• Nausea, vomiting, and dry mouth
  • Sleepiness and dizziness
  • Confusion
  • Depression
  • Low levels of testosterone that can result in lower sex drive, energy, and strength
  • Itching and sweating

 

Remember, your doctor is a partner in your pain treatment plan. It’s important to talk about any and all side effects and concerns to make sure you’re getting the safest and most effective care.


What is Opioid Dependence?

Dependence on an opioid drug in order to live your life in a normal fashion, free of pain, is no different than the diabetic who must take insulin every day to keep his or her blood sugar under control. Would you regard such a person as an addict? We sure wouldn't. If you have severe pain because of an injury or illness, and your physician believes that your life would improve under careful administration of opioid-type medication, you're being treated for an ailment, not seeking amusement or mood alteration. Patients receiving such drugs are taking them for their therapeutic properties not for their psychiatric effects.

What is Opioid Addiction?

Addiction is a continuous uncontrollable craving which results in compulsive opioid use. Patients are unable to take opioids as prescribed, continue to use despite doing harm to their (or other's) quality of life. It's a dangerous decision to carelessly use intoxicating drugs not for their pain relieving properties, but for another effect they offer in high doses: euphoria. Addicts seek drugs to alter their mood. They seek their psychiatric effects not their therapeutic properties. Addiction is a disorder and affects different parts of the brain than physical dependence.

What is responsible Chronic Opioid Therapy (COT) prescribing?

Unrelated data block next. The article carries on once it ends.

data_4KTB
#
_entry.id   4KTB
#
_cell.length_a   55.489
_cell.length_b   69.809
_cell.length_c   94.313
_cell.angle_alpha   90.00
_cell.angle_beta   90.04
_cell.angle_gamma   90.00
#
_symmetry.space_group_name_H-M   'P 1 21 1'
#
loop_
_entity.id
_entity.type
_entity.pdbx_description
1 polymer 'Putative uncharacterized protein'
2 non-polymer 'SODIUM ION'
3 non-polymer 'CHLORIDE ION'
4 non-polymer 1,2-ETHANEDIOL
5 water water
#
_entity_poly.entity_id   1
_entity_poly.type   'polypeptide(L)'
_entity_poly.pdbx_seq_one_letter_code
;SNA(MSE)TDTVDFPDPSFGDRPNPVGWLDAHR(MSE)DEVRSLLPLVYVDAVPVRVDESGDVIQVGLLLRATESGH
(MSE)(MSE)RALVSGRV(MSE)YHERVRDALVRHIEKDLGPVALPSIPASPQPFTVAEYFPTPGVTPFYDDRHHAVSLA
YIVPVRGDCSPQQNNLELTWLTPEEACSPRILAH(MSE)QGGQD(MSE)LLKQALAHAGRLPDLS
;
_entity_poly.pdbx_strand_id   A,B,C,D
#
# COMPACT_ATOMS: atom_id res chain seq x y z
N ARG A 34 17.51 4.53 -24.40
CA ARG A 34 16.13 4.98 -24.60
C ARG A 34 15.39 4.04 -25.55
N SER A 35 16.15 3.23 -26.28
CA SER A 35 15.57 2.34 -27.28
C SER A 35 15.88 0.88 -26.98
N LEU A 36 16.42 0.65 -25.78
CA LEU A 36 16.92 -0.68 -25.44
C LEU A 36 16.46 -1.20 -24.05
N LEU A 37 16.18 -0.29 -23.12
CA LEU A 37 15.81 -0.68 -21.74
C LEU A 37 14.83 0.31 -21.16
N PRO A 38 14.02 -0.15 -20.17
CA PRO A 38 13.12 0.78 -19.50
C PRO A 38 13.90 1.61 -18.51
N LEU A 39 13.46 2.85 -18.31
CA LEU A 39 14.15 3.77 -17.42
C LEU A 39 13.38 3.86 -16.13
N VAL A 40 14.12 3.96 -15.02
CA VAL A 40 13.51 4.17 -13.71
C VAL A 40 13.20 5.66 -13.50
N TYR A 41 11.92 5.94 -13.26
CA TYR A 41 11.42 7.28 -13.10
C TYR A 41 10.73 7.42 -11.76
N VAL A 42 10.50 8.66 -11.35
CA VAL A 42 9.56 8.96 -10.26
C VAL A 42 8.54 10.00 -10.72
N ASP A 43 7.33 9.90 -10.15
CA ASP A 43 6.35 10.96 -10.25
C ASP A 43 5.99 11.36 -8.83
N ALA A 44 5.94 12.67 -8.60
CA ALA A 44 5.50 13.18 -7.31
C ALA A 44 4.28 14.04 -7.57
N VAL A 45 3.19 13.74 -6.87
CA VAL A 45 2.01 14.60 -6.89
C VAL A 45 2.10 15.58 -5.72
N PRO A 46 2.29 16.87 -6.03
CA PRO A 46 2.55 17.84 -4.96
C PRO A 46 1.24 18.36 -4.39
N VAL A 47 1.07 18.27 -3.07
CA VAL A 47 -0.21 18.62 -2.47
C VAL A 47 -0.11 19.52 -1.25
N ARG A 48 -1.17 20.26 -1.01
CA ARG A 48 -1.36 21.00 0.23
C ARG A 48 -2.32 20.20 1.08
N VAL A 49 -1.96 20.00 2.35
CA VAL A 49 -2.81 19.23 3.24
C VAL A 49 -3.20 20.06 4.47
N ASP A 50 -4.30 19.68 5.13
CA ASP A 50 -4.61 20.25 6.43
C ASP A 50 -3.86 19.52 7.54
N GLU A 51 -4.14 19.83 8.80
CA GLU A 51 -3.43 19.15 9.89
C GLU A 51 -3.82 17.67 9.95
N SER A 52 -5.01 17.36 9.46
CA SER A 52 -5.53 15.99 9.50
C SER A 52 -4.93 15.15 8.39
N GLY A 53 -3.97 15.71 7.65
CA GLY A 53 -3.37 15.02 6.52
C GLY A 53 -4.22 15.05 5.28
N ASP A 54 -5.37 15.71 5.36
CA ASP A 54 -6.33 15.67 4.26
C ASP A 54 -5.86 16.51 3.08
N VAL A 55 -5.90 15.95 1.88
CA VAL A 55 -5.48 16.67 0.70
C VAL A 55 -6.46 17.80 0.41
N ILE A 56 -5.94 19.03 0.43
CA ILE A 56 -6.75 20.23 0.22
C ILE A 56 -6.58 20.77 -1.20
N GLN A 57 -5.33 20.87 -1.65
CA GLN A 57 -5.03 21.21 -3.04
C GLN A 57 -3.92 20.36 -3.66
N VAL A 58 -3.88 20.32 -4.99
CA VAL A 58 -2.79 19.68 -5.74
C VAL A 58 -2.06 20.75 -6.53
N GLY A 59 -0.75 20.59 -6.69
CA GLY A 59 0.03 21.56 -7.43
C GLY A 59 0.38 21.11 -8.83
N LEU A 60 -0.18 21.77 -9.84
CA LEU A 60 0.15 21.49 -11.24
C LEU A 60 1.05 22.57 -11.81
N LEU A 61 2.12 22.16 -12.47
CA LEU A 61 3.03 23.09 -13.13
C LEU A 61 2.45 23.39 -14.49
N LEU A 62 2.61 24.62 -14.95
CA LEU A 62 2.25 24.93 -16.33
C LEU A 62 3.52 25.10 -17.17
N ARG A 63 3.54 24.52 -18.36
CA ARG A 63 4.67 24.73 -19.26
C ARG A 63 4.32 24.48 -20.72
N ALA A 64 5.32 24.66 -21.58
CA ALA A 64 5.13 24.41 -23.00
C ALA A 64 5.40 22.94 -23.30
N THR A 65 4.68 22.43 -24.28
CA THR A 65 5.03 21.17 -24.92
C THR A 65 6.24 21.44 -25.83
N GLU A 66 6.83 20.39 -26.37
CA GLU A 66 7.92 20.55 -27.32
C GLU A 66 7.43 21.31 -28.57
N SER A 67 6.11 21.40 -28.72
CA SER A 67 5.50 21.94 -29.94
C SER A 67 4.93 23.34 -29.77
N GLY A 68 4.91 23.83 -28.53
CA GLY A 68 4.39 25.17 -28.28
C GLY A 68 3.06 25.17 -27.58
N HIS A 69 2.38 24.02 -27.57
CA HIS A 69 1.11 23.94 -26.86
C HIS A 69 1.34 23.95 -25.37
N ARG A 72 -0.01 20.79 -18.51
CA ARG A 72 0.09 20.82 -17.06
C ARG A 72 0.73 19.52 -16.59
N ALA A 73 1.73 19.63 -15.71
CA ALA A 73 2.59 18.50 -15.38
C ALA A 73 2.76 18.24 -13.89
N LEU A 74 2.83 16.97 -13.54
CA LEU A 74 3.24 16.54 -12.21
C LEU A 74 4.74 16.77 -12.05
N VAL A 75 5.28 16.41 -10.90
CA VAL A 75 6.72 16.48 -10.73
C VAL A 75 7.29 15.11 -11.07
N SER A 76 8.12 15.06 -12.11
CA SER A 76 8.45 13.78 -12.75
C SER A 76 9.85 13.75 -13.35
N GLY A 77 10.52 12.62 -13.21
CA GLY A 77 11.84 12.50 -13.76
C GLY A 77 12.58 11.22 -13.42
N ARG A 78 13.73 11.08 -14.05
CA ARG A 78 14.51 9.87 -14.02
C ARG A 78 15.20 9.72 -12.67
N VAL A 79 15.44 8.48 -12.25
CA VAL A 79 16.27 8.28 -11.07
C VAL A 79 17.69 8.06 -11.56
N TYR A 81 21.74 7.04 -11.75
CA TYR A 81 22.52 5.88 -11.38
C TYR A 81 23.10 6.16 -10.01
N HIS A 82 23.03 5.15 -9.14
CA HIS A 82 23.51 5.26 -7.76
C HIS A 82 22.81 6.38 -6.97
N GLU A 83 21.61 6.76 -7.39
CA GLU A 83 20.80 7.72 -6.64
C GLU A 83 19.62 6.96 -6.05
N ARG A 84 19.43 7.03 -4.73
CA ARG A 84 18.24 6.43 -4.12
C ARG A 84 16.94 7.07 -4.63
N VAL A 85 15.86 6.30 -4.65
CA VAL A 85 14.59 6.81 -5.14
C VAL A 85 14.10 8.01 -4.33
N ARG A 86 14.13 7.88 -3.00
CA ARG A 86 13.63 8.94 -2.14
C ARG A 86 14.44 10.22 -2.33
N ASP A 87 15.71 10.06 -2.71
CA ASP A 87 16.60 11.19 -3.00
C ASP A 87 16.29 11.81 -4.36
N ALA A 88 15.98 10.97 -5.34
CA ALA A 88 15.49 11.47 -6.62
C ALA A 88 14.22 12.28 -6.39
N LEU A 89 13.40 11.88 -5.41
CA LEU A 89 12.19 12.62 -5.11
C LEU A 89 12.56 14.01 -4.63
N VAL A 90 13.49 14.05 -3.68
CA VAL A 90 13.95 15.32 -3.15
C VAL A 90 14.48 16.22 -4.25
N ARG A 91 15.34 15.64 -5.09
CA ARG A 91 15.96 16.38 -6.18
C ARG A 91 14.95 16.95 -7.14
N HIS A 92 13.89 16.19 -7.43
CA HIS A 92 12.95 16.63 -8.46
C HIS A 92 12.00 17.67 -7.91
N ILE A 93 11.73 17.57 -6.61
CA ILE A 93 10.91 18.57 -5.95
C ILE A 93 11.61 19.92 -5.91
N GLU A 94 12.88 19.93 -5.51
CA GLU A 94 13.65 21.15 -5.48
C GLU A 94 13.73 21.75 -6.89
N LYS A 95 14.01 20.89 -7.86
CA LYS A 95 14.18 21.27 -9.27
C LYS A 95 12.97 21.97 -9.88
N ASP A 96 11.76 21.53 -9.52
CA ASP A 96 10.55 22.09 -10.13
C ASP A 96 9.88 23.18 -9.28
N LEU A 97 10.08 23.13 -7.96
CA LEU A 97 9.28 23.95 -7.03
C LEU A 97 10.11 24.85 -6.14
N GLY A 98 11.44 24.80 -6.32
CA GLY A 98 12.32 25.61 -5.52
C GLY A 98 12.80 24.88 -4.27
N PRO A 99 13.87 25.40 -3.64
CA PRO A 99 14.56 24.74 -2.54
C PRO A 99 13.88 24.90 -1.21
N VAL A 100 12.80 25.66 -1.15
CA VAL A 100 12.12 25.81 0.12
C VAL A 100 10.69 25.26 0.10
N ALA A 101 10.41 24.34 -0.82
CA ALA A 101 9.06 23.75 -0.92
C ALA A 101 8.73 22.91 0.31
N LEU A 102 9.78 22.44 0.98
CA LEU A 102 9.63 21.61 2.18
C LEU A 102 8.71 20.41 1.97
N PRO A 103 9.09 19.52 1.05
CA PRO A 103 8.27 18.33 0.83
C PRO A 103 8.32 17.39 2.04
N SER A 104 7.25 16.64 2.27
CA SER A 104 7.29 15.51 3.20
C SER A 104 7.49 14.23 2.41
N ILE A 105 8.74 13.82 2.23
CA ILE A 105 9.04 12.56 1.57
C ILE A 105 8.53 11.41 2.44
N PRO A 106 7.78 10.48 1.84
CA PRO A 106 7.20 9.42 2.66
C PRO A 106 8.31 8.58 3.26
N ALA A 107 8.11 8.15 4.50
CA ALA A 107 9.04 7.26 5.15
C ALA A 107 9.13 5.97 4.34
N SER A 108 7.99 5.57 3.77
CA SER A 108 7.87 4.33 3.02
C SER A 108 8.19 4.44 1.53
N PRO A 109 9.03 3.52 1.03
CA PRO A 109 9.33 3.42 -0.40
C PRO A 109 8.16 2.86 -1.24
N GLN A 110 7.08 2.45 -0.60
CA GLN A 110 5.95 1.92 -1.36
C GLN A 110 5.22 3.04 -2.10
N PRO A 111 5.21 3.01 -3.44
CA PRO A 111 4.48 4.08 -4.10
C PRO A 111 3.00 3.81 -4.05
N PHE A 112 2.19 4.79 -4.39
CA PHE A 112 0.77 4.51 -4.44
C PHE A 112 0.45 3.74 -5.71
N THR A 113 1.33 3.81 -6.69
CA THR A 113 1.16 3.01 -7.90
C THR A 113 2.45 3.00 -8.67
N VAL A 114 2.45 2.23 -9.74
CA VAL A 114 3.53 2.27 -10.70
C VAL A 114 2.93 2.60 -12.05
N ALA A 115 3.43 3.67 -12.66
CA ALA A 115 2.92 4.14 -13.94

CareFirst’s goal is ensure that patients with chronic non-cancer pain are treated effectively and compassionately, in accordance with medical evidence, national guidelines and Texas Medical Board requirements. CareFirst providers are committed to preventing opioid overuse and identifying system-wide solutions for prevention of overdose and harm from opioid medications.

We need to improve prescribing of opioids, expand treatment of addiction, and reduce access to illegal opioids. Potential medical and behavioral harms of opioids are an important concern, particularly at higher dosage levels and in higher risk or medically complex patients. While COT at lower doses may be a useful treatment for some patients, it should only be considered for carefully evaluated, closely monitored patients when a cautious, structured and selective approach is employed, and clear benefits for pain and function are documented. COT always entails risks for patients, their families and the community, so vigilance and caution are essential.

Improving the way opioids are prescribed through clinical practice guidelines can ensure patients have access to safer, more effective chronic pain treatment while reducing the number of people who misuse, abuse, or overdose from these drugs.

Patients selected for COT at CareFirst will be treated with compassion and understanding. It is the responsibility of the provider, and your responsibility as the patient, to work together to promote strategies of safe and effective opioid therapy.